leaders, they also called for Robert Mugabe's government to be condemned as
illegitimate. In a scathing attack on Mbeki, the document appealed to him to
refrain from "making any statement that might be perceived to compromise his
impartiality" as chief facilitator. They also demanded that Mbeki recognise
the "extreme urgency" of the situation, and use his influence to halt
political violence, which they attributed to "state-sponsored intimidation".
The leaders advised Mbeki to listen to a wider range of voices, in a more
honest and transparent mediation process. The petition came at the end of a
four-day special summit on Zimbabwe by Southern African churches in the
reformed tradition. It was sponsored by the SA Council of Churches.
HARARE, July 18 2008 - A 12-member Zimbabwe squad, probably one of the
smallest teams at next month's Olympic Games, will represent the country
from 8-24 August in Beijing, China.
Zimbabwe has named a lean team because most of the most of the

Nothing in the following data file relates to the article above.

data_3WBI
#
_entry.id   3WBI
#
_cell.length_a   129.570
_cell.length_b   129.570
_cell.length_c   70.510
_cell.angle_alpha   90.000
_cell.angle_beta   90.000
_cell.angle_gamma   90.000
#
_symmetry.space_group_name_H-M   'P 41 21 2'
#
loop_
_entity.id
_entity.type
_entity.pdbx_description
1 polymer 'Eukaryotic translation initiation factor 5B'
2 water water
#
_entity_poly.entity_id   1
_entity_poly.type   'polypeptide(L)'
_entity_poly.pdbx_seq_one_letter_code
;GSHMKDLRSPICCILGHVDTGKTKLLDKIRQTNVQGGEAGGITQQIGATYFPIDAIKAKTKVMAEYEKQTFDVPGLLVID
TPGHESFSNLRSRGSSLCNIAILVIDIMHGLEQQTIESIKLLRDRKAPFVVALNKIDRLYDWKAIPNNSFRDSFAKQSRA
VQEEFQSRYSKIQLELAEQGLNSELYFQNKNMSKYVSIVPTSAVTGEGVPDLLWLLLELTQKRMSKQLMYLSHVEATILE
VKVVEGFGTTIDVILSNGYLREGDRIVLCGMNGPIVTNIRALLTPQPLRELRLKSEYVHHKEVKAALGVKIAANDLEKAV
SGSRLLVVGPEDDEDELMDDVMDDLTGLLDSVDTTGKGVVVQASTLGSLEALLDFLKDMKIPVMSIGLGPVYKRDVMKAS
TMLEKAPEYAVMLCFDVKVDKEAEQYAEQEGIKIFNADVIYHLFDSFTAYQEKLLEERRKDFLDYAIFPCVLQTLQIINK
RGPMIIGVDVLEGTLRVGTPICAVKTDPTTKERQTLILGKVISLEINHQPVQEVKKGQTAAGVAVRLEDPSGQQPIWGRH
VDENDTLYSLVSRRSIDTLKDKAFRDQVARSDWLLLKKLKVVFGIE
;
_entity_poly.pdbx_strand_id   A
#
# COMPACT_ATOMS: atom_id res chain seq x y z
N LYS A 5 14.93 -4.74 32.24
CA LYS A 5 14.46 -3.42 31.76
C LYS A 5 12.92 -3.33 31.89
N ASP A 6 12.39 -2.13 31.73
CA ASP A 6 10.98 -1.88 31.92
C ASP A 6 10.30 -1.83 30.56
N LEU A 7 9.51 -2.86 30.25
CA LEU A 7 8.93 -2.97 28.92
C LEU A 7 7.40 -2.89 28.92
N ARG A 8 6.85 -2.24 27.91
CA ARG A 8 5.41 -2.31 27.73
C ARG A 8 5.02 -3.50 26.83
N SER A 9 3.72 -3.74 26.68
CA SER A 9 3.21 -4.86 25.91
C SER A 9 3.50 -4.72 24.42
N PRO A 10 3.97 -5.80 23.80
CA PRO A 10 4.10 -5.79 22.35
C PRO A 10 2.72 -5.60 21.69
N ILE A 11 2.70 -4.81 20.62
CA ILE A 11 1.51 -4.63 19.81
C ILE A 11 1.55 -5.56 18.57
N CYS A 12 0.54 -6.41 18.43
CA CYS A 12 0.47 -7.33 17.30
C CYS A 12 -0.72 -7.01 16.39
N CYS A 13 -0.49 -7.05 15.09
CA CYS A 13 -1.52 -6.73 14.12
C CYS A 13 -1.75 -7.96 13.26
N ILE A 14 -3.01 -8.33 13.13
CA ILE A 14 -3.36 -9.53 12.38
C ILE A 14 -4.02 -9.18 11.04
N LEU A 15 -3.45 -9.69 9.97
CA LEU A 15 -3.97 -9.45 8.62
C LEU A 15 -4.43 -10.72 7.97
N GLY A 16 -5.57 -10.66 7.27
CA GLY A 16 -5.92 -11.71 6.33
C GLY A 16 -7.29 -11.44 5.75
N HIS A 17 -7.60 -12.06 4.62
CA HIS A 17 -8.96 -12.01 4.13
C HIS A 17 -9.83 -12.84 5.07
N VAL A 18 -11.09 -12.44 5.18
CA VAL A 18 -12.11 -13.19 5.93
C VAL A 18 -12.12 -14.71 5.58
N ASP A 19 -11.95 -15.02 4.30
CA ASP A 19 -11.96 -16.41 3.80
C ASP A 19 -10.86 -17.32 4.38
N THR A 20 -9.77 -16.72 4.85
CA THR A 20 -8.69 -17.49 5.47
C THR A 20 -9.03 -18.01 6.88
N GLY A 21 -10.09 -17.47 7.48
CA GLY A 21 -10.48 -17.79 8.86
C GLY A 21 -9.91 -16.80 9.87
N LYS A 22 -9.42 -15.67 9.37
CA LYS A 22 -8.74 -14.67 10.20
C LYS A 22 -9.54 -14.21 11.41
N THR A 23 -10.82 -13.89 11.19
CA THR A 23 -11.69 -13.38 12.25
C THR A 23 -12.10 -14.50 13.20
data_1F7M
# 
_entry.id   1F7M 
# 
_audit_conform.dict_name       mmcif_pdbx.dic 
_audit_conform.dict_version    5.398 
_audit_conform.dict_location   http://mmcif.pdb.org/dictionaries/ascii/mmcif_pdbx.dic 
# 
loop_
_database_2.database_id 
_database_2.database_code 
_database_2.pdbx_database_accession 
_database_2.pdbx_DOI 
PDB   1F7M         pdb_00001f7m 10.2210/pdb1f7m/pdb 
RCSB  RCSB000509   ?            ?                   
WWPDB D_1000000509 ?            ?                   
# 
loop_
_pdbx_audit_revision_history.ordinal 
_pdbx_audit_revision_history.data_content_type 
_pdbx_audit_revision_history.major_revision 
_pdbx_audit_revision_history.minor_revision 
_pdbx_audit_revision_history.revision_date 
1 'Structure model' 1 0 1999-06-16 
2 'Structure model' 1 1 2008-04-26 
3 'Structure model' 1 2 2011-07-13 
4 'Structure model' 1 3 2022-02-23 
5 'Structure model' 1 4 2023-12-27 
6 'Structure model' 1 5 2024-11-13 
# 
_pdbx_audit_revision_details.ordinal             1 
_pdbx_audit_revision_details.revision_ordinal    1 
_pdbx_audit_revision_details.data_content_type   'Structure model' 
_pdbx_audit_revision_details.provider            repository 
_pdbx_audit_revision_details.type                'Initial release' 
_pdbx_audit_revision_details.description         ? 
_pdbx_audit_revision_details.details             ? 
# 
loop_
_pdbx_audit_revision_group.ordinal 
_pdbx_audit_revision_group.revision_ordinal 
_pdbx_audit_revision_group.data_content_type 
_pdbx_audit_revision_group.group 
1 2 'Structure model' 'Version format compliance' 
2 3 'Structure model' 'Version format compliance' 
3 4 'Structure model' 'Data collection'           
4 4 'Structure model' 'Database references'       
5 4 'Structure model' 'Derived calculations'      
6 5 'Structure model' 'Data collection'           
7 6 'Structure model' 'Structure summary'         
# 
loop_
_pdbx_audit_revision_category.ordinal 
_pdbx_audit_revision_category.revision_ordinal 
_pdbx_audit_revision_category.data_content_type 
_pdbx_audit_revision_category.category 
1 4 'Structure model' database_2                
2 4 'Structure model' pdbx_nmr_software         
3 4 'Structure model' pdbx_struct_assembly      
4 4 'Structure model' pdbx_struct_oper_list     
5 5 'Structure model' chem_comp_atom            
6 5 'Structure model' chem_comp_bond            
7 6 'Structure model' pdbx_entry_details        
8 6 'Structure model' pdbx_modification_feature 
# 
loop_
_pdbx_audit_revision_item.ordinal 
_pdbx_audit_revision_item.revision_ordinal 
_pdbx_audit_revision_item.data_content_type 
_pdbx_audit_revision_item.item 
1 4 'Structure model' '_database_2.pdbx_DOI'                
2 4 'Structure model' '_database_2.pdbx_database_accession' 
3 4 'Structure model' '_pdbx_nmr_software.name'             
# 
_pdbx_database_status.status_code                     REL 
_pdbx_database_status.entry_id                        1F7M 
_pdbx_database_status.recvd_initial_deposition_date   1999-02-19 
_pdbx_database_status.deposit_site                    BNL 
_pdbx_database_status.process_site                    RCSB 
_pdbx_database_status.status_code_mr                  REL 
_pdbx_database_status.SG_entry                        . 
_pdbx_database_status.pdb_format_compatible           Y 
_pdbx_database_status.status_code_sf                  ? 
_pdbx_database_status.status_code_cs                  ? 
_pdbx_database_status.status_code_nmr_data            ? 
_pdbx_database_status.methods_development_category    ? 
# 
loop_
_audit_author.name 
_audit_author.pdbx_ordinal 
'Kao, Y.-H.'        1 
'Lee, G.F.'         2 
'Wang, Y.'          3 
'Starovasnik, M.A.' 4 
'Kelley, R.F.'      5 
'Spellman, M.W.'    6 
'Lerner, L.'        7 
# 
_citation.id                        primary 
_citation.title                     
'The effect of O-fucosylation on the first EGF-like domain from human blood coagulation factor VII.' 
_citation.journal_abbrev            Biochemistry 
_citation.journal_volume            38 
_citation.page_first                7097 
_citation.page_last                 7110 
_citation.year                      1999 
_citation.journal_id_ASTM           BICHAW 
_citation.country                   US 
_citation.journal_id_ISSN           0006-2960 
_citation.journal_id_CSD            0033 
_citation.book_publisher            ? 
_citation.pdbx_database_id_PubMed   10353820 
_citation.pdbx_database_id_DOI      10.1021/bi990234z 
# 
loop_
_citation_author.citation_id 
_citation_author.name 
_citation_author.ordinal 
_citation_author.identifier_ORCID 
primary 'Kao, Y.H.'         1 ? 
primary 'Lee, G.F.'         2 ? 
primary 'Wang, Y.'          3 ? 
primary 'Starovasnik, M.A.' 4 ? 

athletes failed to attain the Olympic qualifying times. Australia will send
the largest team at the Games - 433 athletes.
Zimbabwe will be represented by world swimming champion Kirsty
Coventry, United States-based swimmer Heather Brand, sprinters Brian
Dzingai, Lewis Banda and Young Talkmore Nyongani, marathon runners Mike
Fokorani and Tabitha Tsatsa, middle-distance runner Cuthbert Nyasango,
mountain bike rider Antipas Kwari, triathlete Chris Felgate and female
tennis star Cara Black, among the possible medal hopes.
The last athlete to join the team is United States based long jumper
The long jumper's monstrous leap of 8.30m in the long jump finals on
12 June booked a team ticket into team Zimbabwe. The 27-year old athlete,
who set a national record, is now ranked the sixth best long jumper in the
world, after his giant leap at the NCAA Outdoor Championships at Drake
Stadium, in Des Moines, Iowa. Irving Saladino from Panama is the world's
number 1 long jumper. He jumped 8.73m on 24 May.
The Zimbabwe team is set to be officially unveiled on Friday night.
The guest of honour is Minister of Education, Sports and Culture Aeneas
Local sporting apparel maker Faithwear will clothe team Zimbabwe. The
company unveiled Z$300 trillion clothing sponsorship of the team in Harare
Kirsty Coventry (swimming)
Heather Brand (swimming)
Cara Black (tennis singles)
Lewis Banda (100m and 200m)
Brian Dzingai (100m and 200m)
Young Talkmore Nyongani (400m and 200m)
Chris Felgate (triathlon)
Mike Fokorani (marathon men)
Tabitha Tsatsa (marathon women)
Cuthbert Nyasango (half marathon)
Ngonidzashe Makusha (long jumper)
Antipas Kwari (mountain bike riding)